5 November 2013: Iodizing Salt to Fight Hidden Hunger in Zanzibar
By Sandra Bisin
Pemba island, Zanzibar, Tanzania, 5 November 2013 - Mbarouk Hamad Yussaf, a salt farmer in Pemba island, Zanzibar, sighs with relief. He has just received a year’s worth of potassium iodate and a manual sprayer. The equipment was distributed through Zanzibar’s Ministry of Health programme aiming for universal salt iodization on the island with the support from UNICEF.
“One kilogram of potassium iodate would cost me 70,000 Tanzanian shillings (44 USD): it’s a fortune!”, Mbarouk Hamad Yussaf says. “Nearly every two years, I have to buy a manual sprayer, which costs me another 50,000 Tanzanian shillings (31 USD). This is more than I can afford.”
This initiative is part of a Government effort to combat Zanzibar’s “hidden hunger”: iodine deficiency, particularly in small children and pregnant women. Iodine deficiency is the most common cause for goitre, but also a major cause of preventable brain damage and learning disabilities. It has an invisible impact on brain development, reducing intellectual capacity at school and in working life, even amongst those with mild or moderate deficiency. Studies have shown that the intelligence quotient of children in communities with iodine deficiency is 10-15 points lower than their peers with good iodine status.
Iodine Deficiency’s Impact on Generations of Children
“Goitre is only the tip of the iceberg, the consequences of insufficient iodized salt consumption will impact generations of children in terms of their intellectual development and economic performance”, says Zanzibar’s Minister of Health, Hon. Dr. Juma Duni Hajj.
In Zanzibar, only one in two families has access to adequately iodized salt. In Pemba island, use of iodized salt is even lower. Only one in four families has access to adequately iodized salt.
Like other salt farmers in Pemba, Yussaf started iodising salt in 2005. His farm produces up to 50 kilograms of salt per year. “We can still see the consequences of decades of using non-iodized salt in our communities. There are a lot of miscarriages among women and many children with low weight at birth” Yussaf adds.
Pemba island produces approximately 2,000 tons of salt every year, mostly aimed for local consumption. The islands of Zanzibar missed the opportunity to start implementing the Iodine Deficiency Disorders (IDD) control interventions in the 1980s to 1990s due to the assumption that the population living on the islands had frequent access to sea foods that are iodine-rich.
In 2001 UNICEF supported a study in Zanzibar which indicated that iodine deficiency was a problem. A year later, UNICEF started supporting the Ministry of Health to train salt producers on the adverse effects of non-iodized salt consumption and on proper salt iodization. In 2011, the Government introduced the Food Security and Nutrition Act, a legislation that promotes use of iodized salt.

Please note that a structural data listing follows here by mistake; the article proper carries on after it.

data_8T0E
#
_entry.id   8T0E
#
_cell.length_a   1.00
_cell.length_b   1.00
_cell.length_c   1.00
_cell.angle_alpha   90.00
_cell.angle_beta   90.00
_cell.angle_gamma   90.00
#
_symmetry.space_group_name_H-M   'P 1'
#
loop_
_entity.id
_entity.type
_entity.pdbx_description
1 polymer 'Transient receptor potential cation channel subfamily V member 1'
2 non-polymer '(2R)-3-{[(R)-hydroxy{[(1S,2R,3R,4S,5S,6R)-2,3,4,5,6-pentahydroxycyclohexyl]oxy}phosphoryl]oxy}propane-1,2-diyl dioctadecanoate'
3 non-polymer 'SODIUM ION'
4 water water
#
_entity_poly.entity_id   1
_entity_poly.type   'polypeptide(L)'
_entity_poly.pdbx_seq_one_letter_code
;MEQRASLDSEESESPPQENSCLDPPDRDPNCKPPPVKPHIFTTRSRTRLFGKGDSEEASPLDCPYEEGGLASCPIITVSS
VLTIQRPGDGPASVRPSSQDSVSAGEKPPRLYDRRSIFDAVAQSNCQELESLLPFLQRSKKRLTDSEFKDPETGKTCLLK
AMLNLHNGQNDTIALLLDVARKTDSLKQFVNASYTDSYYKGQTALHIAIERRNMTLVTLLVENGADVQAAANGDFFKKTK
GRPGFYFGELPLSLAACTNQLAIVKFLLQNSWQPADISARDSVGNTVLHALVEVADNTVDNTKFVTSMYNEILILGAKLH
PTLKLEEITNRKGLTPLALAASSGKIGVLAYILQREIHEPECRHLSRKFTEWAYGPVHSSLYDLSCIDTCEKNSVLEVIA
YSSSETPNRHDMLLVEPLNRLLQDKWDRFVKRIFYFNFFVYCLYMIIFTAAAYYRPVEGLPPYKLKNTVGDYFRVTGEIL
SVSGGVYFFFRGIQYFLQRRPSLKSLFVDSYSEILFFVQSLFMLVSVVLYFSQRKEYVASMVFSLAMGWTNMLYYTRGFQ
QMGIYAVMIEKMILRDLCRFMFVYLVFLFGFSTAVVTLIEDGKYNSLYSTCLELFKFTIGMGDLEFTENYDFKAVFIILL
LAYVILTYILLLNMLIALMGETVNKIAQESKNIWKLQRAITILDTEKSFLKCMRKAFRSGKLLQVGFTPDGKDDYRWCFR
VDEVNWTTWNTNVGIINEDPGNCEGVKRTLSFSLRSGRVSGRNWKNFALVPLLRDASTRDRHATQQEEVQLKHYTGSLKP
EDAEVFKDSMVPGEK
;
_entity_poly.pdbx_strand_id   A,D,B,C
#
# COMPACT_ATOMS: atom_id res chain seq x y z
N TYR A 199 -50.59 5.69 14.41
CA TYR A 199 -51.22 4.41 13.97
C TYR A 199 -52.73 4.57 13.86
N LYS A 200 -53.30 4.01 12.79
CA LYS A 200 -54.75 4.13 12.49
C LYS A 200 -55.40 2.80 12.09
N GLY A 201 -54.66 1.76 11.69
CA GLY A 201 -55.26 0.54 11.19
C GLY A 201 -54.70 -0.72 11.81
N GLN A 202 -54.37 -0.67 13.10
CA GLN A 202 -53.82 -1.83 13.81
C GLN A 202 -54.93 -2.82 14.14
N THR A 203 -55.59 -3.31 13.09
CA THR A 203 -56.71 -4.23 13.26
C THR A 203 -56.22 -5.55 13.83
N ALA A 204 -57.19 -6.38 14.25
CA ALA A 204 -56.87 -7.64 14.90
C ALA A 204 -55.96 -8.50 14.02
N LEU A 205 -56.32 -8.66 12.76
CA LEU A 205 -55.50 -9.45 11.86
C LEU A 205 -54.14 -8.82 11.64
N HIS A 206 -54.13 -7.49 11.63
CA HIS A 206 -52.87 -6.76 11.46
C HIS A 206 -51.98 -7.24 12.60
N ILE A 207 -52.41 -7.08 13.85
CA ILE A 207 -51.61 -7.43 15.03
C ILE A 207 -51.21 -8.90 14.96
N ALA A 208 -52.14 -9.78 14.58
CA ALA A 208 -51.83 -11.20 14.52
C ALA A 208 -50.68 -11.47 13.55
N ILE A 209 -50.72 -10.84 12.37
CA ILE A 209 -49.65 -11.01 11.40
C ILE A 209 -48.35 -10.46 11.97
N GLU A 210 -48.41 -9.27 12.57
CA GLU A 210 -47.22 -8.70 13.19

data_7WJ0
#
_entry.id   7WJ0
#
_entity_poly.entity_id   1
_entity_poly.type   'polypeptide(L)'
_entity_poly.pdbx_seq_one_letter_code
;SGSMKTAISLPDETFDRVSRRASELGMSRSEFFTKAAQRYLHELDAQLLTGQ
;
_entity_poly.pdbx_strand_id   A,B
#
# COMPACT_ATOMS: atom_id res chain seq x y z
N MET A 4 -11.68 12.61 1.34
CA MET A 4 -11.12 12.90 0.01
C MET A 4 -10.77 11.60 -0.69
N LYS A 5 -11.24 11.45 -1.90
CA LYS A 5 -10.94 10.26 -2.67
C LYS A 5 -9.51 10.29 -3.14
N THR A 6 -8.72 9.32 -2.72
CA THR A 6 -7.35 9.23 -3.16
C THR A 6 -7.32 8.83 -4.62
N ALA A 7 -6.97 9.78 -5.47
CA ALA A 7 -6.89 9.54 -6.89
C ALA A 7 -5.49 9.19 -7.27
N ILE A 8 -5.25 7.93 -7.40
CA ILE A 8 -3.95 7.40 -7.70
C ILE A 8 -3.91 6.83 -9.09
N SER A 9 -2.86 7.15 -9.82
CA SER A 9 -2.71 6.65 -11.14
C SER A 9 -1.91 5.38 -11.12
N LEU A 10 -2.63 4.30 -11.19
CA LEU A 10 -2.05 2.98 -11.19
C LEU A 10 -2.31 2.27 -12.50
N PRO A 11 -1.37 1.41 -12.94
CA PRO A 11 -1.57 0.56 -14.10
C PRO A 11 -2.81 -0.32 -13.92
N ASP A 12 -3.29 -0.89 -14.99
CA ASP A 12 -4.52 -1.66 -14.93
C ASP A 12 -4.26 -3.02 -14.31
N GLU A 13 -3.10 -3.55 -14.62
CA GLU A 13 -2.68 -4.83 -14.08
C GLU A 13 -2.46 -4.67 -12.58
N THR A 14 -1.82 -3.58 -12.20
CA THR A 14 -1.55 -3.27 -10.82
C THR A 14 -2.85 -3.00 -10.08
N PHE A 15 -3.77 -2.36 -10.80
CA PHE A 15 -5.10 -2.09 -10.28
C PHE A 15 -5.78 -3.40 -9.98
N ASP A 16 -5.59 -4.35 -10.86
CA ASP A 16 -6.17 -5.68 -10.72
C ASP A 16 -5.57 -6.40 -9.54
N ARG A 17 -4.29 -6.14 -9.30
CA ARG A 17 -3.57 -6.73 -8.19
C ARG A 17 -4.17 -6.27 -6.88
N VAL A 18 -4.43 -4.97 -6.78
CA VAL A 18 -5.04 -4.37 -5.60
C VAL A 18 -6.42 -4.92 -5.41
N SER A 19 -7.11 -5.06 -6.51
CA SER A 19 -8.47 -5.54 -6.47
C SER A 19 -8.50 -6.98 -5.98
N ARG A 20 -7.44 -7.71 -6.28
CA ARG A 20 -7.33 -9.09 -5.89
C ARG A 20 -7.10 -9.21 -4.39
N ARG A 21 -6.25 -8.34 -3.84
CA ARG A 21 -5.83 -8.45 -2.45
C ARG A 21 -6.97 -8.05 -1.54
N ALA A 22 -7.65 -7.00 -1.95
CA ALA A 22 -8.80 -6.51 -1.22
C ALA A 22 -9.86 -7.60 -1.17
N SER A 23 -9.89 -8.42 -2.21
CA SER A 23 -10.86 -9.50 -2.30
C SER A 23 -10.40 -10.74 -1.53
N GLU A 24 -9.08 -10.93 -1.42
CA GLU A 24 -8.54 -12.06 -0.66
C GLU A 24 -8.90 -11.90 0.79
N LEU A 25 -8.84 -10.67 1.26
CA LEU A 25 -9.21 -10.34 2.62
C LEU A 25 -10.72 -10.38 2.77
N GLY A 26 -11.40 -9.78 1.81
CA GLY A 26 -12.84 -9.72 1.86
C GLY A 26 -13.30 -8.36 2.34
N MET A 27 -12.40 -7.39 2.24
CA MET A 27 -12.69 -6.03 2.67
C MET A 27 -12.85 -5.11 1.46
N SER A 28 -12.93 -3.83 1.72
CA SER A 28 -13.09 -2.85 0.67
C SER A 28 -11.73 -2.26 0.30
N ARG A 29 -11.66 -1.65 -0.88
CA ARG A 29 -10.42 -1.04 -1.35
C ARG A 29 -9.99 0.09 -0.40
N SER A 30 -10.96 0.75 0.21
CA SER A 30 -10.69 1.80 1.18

“Iodine deficiency is easily prevented if every family member uses salt that has been properly treated”, says UNICEF’s Representative in Tanzania, Dr. Jama Gulaid. “To ensure compliance with the legislation on salt production, we need inspectors to regularly check the quality of salt in the market and stop the sale of non-iodized salt”.
Addressing Remaining Challenges
“We need to sustain our efforts: continue working with the Association of Zanzibar Salt Farmers (AZASPO) to inform communities and train farmers to efficiently adapt simple fortification and proper packing technologies. We are currently facing issues as iodized salt is still not properly packed and stored, which can cause iodine to evaporate. Salt farmer also need to control the level iodine in salt using rapid test kits”, says Francesca Morandini, head the UNICEF’s office in Zanzibar.
UNICEF’s support focuses on: strengthening the technical and managerial capacity of the salt plants, supporting salt farmers with training and distribution of potassium iodate, providing farmers with manual sprayers, training of traders and food inspectors and sensitizing local authorities and farmers on the importance of iodizing salt.
Recently all salt producers in Pemba received training on quality assurance for iodized salt. All the Health Inspectors from the Ministry of Health and Zanzibar Food Drugs and Cosmetics Board received training on quality control. But treatment of salt reserves and enforcement of legislation are lagging behind.
“Zanzibar can eliminate iodine deficiency but this task needs vigilance and a strong partnership among stakeholders - the government, salt producers, retailers, inspectors, public health officials and communities”, adds Jama Gulaid.